The public, however, has not been in the mood to forgive anyone. A user-created poll on Weibo asking people their opinion of the way the accident has been handled has already accrued over
25,000 55,000 responses, and they are not good:
Are you satisfied with the way the Chinese government has handled the Wenzhou accident?
- Very dissastisfied, [the government has] simply shown disrespect for human life. – 93%,
- Dissatisfied, the emergency response has been poor. – 4%,
- Decent, it’s been about average, they saved a few people – 1%,
- Satisfied, but I’m just satisfied with the way our countrymen saved themselves [i.e., satisfied with the people’s response but not the government’s] – 2%,
- Satisfied, the government is doing a good job. – 1%,
Another poll on Weibo asked people whether they felt the disaster was “natural” [in this case, they just mean unavoidable] or man-made. 98% — nearly 18,000 voters so far — chose “man-made.”
Part of the reason people are so dissatisfied is videos like this (h/t to Shanghaiist). The government stated yesterday morning that all bodies and passengers had been recovered from the wreckage, but this video clearly shows
a body falling out of a train car at around 0:09 as they’re moving it a body being removed from the wreckage. There may or may not also be something, perhaps a body, falling out of the car as it’s topped, but on review it’s not clear what that is. (WARNING: DISTURBING)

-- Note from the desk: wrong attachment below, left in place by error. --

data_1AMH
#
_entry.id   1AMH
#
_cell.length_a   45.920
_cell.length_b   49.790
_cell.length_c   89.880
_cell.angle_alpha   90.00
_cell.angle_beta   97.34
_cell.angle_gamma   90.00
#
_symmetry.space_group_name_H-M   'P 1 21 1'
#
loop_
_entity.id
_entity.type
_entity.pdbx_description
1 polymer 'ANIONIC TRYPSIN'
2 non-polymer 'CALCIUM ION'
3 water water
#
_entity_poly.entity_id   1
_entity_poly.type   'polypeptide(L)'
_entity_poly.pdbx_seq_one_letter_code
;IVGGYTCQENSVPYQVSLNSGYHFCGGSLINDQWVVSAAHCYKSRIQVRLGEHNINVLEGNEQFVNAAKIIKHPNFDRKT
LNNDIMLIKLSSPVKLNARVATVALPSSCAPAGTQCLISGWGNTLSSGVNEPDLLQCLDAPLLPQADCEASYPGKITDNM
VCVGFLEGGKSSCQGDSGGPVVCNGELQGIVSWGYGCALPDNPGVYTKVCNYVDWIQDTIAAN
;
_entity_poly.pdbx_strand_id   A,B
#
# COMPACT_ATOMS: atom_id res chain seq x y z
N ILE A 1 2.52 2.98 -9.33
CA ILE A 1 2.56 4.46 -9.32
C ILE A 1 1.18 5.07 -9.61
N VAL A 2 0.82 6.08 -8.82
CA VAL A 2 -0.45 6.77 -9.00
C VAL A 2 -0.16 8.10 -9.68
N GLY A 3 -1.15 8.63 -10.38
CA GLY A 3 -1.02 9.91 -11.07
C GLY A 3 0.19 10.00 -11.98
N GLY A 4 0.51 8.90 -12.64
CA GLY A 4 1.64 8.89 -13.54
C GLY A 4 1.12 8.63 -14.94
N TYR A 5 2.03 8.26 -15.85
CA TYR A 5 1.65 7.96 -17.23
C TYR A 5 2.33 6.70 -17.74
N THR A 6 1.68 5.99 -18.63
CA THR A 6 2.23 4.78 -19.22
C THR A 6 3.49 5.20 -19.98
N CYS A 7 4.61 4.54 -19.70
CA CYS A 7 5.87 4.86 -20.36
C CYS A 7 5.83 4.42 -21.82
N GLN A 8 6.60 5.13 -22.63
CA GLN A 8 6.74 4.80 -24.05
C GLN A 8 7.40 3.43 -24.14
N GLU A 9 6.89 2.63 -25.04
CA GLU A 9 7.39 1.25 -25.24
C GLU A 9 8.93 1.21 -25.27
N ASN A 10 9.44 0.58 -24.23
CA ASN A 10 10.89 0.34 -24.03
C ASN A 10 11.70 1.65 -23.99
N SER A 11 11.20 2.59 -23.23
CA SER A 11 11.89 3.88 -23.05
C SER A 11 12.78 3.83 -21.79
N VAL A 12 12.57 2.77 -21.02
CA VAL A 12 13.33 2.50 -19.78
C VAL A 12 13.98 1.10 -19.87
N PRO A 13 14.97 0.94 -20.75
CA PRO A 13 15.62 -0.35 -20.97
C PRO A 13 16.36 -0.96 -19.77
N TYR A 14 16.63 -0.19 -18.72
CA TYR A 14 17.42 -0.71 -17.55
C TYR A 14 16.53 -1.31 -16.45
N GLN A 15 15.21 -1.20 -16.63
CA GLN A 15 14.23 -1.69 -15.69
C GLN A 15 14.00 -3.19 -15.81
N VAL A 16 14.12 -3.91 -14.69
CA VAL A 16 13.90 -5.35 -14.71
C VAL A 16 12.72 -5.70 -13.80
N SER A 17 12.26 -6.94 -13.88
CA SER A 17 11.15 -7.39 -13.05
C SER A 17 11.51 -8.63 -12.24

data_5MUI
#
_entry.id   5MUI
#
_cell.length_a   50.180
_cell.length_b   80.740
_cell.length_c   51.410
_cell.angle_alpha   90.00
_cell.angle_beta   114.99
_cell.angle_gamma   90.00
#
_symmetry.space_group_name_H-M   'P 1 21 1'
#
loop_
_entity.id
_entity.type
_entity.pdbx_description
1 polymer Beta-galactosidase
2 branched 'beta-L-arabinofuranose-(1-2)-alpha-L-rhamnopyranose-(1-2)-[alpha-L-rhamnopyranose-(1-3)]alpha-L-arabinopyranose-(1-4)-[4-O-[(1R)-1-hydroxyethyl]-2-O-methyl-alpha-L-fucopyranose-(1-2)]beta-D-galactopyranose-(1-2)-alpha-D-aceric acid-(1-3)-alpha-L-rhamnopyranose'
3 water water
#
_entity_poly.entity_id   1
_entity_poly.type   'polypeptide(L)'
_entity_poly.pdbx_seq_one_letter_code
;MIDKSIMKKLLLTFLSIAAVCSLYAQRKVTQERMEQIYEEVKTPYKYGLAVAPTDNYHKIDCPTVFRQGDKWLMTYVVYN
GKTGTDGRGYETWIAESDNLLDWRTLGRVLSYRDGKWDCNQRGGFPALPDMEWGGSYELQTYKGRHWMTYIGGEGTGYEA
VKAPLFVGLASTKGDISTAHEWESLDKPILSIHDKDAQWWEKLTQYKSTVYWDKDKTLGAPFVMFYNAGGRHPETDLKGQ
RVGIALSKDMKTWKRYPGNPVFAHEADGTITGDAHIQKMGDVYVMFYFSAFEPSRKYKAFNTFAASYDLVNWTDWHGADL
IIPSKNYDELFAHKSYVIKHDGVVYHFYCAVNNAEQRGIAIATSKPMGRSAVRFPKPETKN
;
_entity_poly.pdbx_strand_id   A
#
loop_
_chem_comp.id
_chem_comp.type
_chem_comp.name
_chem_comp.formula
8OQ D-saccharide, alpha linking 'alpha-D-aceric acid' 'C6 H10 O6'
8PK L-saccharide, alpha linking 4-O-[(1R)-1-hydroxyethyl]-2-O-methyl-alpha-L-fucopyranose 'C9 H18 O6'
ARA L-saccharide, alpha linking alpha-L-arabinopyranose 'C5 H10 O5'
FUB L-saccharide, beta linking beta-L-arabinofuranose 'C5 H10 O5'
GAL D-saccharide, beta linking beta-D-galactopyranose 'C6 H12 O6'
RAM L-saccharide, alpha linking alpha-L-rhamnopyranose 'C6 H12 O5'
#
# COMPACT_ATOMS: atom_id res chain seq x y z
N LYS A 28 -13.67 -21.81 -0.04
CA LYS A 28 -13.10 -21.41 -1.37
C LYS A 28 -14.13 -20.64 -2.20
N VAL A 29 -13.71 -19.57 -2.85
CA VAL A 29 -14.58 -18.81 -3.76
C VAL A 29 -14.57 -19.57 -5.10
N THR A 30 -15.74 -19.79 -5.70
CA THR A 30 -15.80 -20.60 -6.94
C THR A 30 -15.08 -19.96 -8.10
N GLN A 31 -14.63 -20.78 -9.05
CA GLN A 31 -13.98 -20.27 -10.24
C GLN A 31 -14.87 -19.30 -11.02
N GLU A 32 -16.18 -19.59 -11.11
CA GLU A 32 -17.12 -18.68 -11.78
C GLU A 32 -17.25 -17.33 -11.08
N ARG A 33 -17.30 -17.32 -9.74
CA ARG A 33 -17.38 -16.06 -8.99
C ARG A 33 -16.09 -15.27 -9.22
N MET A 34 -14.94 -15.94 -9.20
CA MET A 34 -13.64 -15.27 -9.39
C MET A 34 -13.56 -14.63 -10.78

Additionally, there were reports yesterday that a surviving four-year-old was pulled out of the wreckage around 4:00 PM, well after the government had said that all survivors had been accounted for (state media reported on Sunday at 4 A.M. and then again at 7 A.M. that all survivors had been found). UPDATE: Here is a link to a story about this from the AP. The Xinhua report on this same story cites the girl’s age as 2 years 8 months, though. For the moment it’s unclear who is right or which system of measuring age they’re using ((The Chinese traditional way of counting one’s age is not as simple as the way age is counted in the West, and it’s possible the AP and Xinhua are working with different numbers because of that.))
The train crash remains the hottest topic on Weibo, with a general discussion of the crash ranking first and another topic dedicated to helping people find their loved ones in second.
Suspicions also remain that the death toll is higher than announced, and people are sharing images like this one, of a Japanese news site that reports 43 people were killed:
Some tech-saavy netizens are also using Google Documents (blocked in China) to try to put together a list of the victims that includes name, sex, age, other info, and links to the relevant media reports. You can see the document here; it is being continuously updated. As of now, they have information on 21 of the victims.
We’ll try to keep this post updated as new information emerges.